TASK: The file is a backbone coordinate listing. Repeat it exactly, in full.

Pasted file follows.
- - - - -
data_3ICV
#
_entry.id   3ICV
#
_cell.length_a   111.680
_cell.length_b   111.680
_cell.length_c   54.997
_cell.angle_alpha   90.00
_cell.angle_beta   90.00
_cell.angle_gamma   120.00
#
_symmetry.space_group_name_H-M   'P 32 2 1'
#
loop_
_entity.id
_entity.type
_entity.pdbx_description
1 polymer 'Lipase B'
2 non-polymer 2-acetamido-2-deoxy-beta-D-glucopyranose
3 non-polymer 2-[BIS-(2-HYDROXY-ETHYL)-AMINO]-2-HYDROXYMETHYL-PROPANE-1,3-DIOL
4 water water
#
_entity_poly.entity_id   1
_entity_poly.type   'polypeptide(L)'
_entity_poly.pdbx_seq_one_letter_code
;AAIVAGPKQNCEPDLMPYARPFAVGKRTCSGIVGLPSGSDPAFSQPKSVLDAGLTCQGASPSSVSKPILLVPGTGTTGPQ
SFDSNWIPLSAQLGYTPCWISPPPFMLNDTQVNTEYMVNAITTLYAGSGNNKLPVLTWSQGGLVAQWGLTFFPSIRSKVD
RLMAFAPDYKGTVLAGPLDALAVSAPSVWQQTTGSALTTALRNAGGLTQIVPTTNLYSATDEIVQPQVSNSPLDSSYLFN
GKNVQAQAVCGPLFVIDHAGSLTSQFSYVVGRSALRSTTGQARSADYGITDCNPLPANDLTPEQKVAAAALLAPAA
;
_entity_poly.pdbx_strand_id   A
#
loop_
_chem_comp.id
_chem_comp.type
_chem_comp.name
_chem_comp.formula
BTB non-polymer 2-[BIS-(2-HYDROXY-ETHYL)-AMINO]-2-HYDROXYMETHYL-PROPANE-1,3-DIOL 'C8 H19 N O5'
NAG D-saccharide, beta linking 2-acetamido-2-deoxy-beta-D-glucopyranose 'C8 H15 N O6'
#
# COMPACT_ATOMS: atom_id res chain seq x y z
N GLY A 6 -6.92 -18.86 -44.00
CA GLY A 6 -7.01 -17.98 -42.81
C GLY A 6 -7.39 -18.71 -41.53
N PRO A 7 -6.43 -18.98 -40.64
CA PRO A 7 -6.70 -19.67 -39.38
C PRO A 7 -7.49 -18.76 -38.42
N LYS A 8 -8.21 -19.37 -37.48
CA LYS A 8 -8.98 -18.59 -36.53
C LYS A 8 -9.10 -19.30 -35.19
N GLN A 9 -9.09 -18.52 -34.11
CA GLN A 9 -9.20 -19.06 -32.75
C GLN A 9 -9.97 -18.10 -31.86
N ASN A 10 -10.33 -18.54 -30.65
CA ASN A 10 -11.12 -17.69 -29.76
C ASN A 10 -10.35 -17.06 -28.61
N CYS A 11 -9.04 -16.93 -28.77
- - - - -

data_3ICV
#
_entry.id   3ICV
#
_cell.length_a   111.680
_cell.length_b   111.680
_cell.length_c   54.997
_cell.angle_alpha   90.00
_cell.angle_beta   90.00
_cell.angle_gamma   120.00
#
_symmetry.space_group_name_H-M   'P 32 2 1'
#
loop_
_entity.id
_entity.type
_entity.pdbx_description
1 polymer 'Lipase B'
2 non-polymer 2-acetamido-2-deoxy-beta-D-glucopyranose
3 non-polymer 2-[BIS-(2-HYDROXY-ETHYL)-AMINO]-2-HYDROXYMETHYL-PROPANE-1,3-DIOL
4 water water
#
_entity_poly.entity_id   1
_entity_poly.type   'polypeptide(L)'
_entity_poly.pdbx_seq_one_letter_code
;AAIVAGPKQNCEPDLMPYARPFAVGKRTCSGIVGLPSGSDPAFSQPKSVLDAGLTCQGASPSSVSKPILLVPGTGTTGPQ
SFDSNWIPLSAQLGYTPCWISPPPFMLNDTQVNTEYMVNAITTLYAGSGNNKLPVLTWSQGGLVAQWGLTFFPSIRSKVD
RLMAFAPDYKGTVLAGPLDALAVSAPSVWQQTTGSALTTALRNAGGLTQIVPTTNLYSATDEIVQPQVSNSPLDSSYLFN
GKNVQAQAVCGPLFVIDHAGSLTSQFSYVVGRSALRSTTGQARSADYGITDCNPLPANDLTPEQKVAAAALLAPAA
;
_entity_poly.pdbx_strand_id   A
#
loop_
_chem_comp.id
_chem_comp.type
_chem_comp.name
_chem_comp.formula
BTB non-polymer 2-[BIS-(2-HYDROXY-ETHYL)-AMINO]-2-HYDROXYMETHYL-PROPANE-1,3-DIOL 'C8 H19 N O5'
NAG D-saccharide, beta linking 2-acetamido-2-deoxy-beta-D-glucopyranose 'C8 H15 N O6'
#
# COMPACT_ATOMS: atom_id res chain seq x y z
N GLY A 6 -6.92 -18.86 -44.00
CA GLY A 6 -7.01 -17.98 -42.81
C GLY A 6 -7.39 -18.71 -41.53
N PRO A 7 -6.43 -18.98 -40.64
CA PRO A 7 -6.70 -19.67 -39.38
C PRO A 7 -7.49 -18.76 -38.42
N LYS A 8 -8.21 -19.37 -37.48
CA LYS A 8 -8.98 -18.59 -36.53
C LYS A 8 -9.10 -19.30 -35.19
N GLN A 9 -9.09 -18.52 -34.11
CA GLN A 9 -9.20 -19.06 -32.75
C GLN A 9 -9.97 -18.10 -31.86
N ASN A 10 -10.33 -18.54 -30.65
CA ASN A 10 -11.12 -17.69 -29.76
C ASN A 10 -10.35 -17.06 -28.61
N CYS A 11 -9.04 -16.93 -28.77